Serguei Popov has a Ph.D. in math (1997, Moscow State University) and is one of IOTA cofounders, together with Sergey Ivancheglo, David Sønstebø and Dominik Schiener. He is in charge of the theoretic/conceptual side of IOTA and has been kind enough to give IOTA Hispano a little interview. We thought it would be a good idea to go crazy on Discord and prompt some devs with the “you have the chance to ask Popov one question, what would that be?” challenge. Follow up questions are a selection of what we got, plus some of our own. We hope you enjoy it and we want to thank Popov for its time and his humble way of approaching us while we were puting this together.
Daniel De Michele (Carpincho Dem)
Head of contents, IOTA Hispano
IOTA Evangelist Network member
How did you know the rest of the IOTA founders?
I became interested in cryptos around late 2013 – started reading about them, registered at bitcointalk.org (I’m mthcl there). The Nxt cryptocurrency looked very promising to me, although, unfortunately, I missed the crowdsale by just a few weeks (if I didn’t, I’d be a millionaire in December 2013, hehe). In any case, I’m a research mathematician working in probability theory, and cryptocurrency have a lot to do with Poisson processes, something that I understand (reasonably) well. So, I did some back-of-envelope calculations about the Nxt blockchain, and shared them on the forum. People said “whoa!.. can’t understand anything!.. but it looks great. Please, do write more!..” :). So I did, see the last version here: http://ledger.pitt.edu/ojs/index.php/ledger/article/view/46.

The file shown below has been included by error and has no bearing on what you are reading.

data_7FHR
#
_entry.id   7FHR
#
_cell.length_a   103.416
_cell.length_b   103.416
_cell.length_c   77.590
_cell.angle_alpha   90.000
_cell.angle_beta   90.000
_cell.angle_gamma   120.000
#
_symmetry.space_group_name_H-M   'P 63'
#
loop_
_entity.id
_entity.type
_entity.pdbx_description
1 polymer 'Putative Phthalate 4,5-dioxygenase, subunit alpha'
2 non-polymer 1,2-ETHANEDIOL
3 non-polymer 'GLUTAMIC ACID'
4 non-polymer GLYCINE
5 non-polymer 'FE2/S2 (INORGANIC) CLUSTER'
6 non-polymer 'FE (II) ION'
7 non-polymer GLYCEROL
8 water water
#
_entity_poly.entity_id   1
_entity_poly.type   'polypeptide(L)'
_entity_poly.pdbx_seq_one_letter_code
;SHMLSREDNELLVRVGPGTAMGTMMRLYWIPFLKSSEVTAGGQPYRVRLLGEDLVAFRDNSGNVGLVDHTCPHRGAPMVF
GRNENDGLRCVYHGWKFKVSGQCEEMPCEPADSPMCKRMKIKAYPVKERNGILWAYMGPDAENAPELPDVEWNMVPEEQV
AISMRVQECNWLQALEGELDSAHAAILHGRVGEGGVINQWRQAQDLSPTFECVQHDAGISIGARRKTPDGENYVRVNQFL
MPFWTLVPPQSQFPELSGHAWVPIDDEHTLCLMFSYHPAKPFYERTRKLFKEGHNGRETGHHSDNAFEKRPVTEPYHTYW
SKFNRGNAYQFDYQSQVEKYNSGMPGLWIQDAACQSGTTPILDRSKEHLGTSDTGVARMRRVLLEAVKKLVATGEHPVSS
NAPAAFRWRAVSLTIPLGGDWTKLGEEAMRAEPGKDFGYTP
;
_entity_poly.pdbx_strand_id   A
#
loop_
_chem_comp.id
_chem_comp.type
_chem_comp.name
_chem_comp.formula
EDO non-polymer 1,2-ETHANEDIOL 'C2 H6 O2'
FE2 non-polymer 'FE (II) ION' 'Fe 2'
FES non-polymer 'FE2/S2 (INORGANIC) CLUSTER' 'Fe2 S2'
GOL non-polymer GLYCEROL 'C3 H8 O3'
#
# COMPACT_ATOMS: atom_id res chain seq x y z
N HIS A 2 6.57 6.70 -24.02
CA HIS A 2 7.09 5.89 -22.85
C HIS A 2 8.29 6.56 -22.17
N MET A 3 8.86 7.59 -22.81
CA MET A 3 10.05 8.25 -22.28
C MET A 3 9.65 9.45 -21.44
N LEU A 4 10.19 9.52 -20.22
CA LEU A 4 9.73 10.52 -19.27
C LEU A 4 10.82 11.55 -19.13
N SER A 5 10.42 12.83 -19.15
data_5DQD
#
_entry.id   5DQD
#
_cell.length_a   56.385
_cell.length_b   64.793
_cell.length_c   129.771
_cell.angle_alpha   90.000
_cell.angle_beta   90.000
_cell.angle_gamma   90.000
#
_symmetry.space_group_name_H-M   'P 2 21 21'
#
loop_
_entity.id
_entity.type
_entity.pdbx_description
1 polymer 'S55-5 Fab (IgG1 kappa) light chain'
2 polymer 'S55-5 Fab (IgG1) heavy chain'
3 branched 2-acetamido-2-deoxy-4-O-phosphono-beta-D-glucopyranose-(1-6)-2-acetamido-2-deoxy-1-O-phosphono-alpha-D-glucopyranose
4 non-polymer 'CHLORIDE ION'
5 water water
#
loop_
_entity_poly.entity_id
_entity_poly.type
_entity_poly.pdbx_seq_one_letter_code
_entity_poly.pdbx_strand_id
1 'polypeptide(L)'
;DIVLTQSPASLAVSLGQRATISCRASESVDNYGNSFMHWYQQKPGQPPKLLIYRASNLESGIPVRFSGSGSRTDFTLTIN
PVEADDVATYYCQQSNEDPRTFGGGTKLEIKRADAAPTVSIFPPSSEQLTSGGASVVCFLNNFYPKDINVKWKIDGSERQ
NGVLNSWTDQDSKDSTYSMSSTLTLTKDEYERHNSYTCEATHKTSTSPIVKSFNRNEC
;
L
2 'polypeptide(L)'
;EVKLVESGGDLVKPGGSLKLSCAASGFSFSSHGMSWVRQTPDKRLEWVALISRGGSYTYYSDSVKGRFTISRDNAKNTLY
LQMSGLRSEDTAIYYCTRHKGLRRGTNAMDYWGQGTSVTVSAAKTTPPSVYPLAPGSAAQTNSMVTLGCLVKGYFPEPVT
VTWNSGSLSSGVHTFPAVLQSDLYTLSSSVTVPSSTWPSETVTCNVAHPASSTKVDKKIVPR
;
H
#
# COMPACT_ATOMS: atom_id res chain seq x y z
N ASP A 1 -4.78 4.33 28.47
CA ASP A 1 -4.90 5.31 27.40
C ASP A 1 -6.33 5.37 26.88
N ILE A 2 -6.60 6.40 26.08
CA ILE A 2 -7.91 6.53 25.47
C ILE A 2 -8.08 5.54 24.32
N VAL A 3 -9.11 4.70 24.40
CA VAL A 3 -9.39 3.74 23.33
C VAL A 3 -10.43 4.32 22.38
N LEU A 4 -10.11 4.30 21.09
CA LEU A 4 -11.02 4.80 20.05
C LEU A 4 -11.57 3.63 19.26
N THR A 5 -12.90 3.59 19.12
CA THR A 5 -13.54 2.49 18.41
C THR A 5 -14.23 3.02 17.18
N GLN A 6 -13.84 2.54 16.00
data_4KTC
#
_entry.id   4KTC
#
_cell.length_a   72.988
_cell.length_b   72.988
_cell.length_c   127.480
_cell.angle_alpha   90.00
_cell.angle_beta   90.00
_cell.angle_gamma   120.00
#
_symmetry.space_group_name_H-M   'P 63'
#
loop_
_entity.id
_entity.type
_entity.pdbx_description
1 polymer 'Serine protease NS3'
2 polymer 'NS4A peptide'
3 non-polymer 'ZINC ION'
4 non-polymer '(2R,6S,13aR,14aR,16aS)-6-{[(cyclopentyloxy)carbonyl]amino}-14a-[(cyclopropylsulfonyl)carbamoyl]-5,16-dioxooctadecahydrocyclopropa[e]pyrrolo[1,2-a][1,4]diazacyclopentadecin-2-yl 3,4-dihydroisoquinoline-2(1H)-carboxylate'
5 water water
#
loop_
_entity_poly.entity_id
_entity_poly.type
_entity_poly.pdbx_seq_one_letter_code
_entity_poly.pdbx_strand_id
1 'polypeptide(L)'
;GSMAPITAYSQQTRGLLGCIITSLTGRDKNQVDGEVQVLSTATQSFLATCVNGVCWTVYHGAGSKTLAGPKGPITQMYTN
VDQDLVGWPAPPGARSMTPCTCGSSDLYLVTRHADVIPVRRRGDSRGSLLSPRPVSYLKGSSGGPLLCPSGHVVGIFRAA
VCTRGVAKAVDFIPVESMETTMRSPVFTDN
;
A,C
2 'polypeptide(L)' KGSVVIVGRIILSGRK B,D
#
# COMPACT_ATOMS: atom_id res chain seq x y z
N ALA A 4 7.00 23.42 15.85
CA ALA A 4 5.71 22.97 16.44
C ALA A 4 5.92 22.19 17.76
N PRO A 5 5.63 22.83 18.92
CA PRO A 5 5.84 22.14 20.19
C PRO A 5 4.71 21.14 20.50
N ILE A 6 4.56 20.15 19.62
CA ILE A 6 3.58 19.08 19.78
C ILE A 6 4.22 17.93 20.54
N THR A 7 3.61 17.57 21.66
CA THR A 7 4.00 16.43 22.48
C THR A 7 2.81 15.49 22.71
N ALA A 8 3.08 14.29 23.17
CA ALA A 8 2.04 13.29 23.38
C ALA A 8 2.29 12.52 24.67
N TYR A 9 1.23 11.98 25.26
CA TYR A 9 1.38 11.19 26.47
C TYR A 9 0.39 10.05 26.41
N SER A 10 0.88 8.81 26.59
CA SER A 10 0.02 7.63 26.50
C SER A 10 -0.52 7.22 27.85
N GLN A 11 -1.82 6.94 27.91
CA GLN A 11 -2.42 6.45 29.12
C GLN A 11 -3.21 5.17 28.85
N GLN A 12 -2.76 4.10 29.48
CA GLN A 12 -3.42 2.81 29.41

While working on the probabilistic aspects of the Nxt, I had a lot of discussions with Sergey Ivancheglo a.k.a. Come-from-Beyond, who also was (as it turned out later) the mysterious BCNext, the founder of the Nxt. When time came, Sergey and David Sønstebø (who was also an active member of the Nxt community at that time) decided to start a new project of a DAG-based fee-less cryptocurrency, which we now know as the IOTA (although this name was not there from the beginning). Well, in fact, they decided to start much more than just IOTA, but let me keep it secret, for now 🙂 Anyhow, they invited me to work on the “theoretic” / “conceptual” side of IOTA, that was in the beginning of 2015. We really did work a lot on the system’s theoretical design back then; the current design was agreed upon after many iterations and failed attempts.